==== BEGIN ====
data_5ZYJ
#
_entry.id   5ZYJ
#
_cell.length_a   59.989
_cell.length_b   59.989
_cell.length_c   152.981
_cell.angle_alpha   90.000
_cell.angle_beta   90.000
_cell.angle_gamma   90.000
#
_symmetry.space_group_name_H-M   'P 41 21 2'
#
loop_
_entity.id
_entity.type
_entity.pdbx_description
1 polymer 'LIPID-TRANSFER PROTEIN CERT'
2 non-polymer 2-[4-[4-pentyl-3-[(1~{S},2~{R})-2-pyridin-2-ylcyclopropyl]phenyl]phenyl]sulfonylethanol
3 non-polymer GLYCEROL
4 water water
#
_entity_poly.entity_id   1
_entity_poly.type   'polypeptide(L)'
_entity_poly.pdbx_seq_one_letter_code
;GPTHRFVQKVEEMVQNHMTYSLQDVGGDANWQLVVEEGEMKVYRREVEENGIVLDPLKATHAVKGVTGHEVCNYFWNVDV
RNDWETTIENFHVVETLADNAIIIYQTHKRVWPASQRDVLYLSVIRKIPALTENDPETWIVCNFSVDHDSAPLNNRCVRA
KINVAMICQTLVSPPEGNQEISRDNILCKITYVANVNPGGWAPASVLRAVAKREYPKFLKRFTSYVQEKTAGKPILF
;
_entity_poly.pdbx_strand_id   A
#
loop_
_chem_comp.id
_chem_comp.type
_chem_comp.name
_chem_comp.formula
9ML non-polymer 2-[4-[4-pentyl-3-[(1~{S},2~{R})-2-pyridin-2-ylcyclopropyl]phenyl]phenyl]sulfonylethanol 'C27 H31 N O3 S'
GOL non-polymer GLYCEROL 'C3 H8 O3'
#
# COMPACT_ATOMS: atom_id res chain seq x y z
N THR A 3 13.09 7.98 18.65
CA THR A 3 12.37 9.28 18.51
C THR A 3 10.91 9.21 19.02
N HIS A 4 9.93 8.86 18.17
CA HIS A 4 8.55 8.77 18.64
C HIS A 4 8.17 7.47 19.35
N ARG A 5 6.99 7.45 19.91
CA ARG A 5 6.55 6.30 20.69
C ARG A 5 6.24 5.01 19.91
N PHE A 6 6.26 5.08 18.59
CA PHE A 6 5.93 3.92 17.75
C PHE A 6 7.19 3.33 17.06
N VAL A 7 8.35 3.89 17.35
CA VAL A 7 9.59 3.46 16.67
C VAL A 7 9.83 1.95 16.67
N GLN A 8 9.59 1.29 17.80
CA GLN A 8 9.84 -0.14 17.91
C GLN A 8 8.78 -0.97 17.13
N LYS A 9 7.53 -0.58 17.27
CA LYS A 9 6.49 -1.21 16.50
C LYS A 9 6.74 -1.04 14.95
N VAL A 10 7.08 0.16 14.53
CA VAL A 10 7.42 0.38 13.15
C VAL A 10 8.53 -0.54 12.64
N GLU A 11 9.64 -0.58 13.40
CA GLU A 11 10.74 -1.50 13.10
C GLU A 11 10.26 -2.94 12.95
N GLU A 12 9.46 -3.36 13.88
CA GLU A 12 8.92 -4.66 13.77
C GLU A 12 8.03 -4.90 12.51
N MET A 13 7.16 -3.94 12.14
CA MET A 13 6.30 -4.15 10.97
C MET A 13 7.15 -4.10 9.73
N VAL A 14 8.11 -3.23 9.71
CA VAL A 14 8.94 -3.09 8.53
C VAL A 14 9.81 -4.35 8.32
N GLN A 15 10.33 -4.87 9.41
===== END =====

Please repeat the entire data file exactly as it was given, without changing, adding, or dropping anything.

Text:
data_5ZYJ
#
_entry.id   5ZYJ
#
_cell.length_a   59.989
_cell.length_b   59.989
_cell.length_c   152.981
_cell.angle_alpha   90.000
_cell.angle_beta   90.000
_cell.angle_gamma   90.000
#
_symmetry.space_group_name_H-M   'P 41 21 2'
#
loop_
_entity.id
_entity.type
_entity.pdbx_description
1 polymer 'LIPID-TRANSFER PROTEIN CERT'
2 non-polymer 2-[4-[4-pentyl-3-[(1~{S},2~{R})-2-pyridin-2-ylcyclopropyl]phenyl]phenyl]sulfonylethanol
3 non-polymer GLYCEROL
4 water water
#
_entity_poly.entity_id   1
_entity_poly.type   'polypeptide(L)'
_entity_poly.pdbx_seq_one_letter_code
;GPTHRFVQKVEEMVQNHMTYSLQDVGGDANWQLVVEEGEMKVYRREVEENGIVLDPLKATHAVKGVTGHEVCNYFWNVDV
RNDWETTIENFHVVETLADNAIIIYQTHKRVWPASQRDVLYLSVIRKIPALTENDPETWIVCNFSVDHDSAPLNNRCVRA
KINVAMICQTLVSPPEGNQEISRDNILCKITYVANVNPGGWAPASVLRAVAKREYPKFLKRFTSYVQEKTAGKPILF
;
_entity_poly.pdbx_strand_id   A
#
loop_
_chem_comp.id
_chem_comp.type
_chem_comp.name
_chem_comp.formula
9ML non-polymer 2-[4-[4-pentyl-3-[(1~{S},2~{R})-2-pyridin-2-ylcyclopropyl]phenyl]phenyl]sulfonylethanol 'C27 H31 N O3 S'
GOL non-polymer GLYCEROL 'C3 H8 O3'
#
# COMPACT_ATOMS: atom_id res chain seq x y z
N THR A 3 13.09 7.98 18.65
CA THR A 3 12.37 9.28 18.51
C THR A 3 10.91 9.21 19.02
N HIS A 4 9.93 8.86 18.17
CA HIS A 4 8.55 8.77 18.64
C HIS A 4 8.17 7.47 19.35
N ARG A 5 6.99 7.45 19.91
CA ARG A 5 6.55 6.30 20.69
C ARG A 5 6.24 5.01 19.91
N PHE A 6 6.26 5.08 18.59
CA PHE A 6 5.93 3.92 17.75
C PHE A 6 7.19 3.33 17.06
N VAL A 7 8.35 3.89 17.35
CA VAL A 7 9.59 3.46 16.67
C VAL A 7 9.83 1.95 16.67
N GLN A 8 9.59 1.29 17.80
CA GLN A 8 9.84 -0.14 17.91
C GLN A 8 8.78 -0.97 17.13
N LYS A 9 7.53 -0.58 17.27
CA LYS A 9 6.49 -1.21 16.50
C LYS A 9 6.74 -1.04 14.95
N VAL A 10 7.08 0.16 14.53
CA VAL A 10 7.42 0.38 13.15
C VAL A 10 8.53 -0.54 12.64
N GLU A 11 9.64 -0.58 13.40
CA GLU A 11 10.74 -1.50 13.10
C GLU A 11 10.26 -2.94 12.95
N GLU A 12 9.46 -3.36 13.88
CA GLU A 12 8.92 -4.66 13.77
C GLU A 12 8.03 -4.90 12.51
N MET A 13 7.16 -3.94 12.14
CA MET A 13 6.30 -4.15 10.97
C MET A 13 7.15 -4.10 9.73
N VAL A 14 8.11 -3.23 9.71
CA VAL A 14 8.94 -3.09 8.53
C VAL A 14 9.81 -4.35 8.32
N GLN A 15 10.33 -4.87 9.41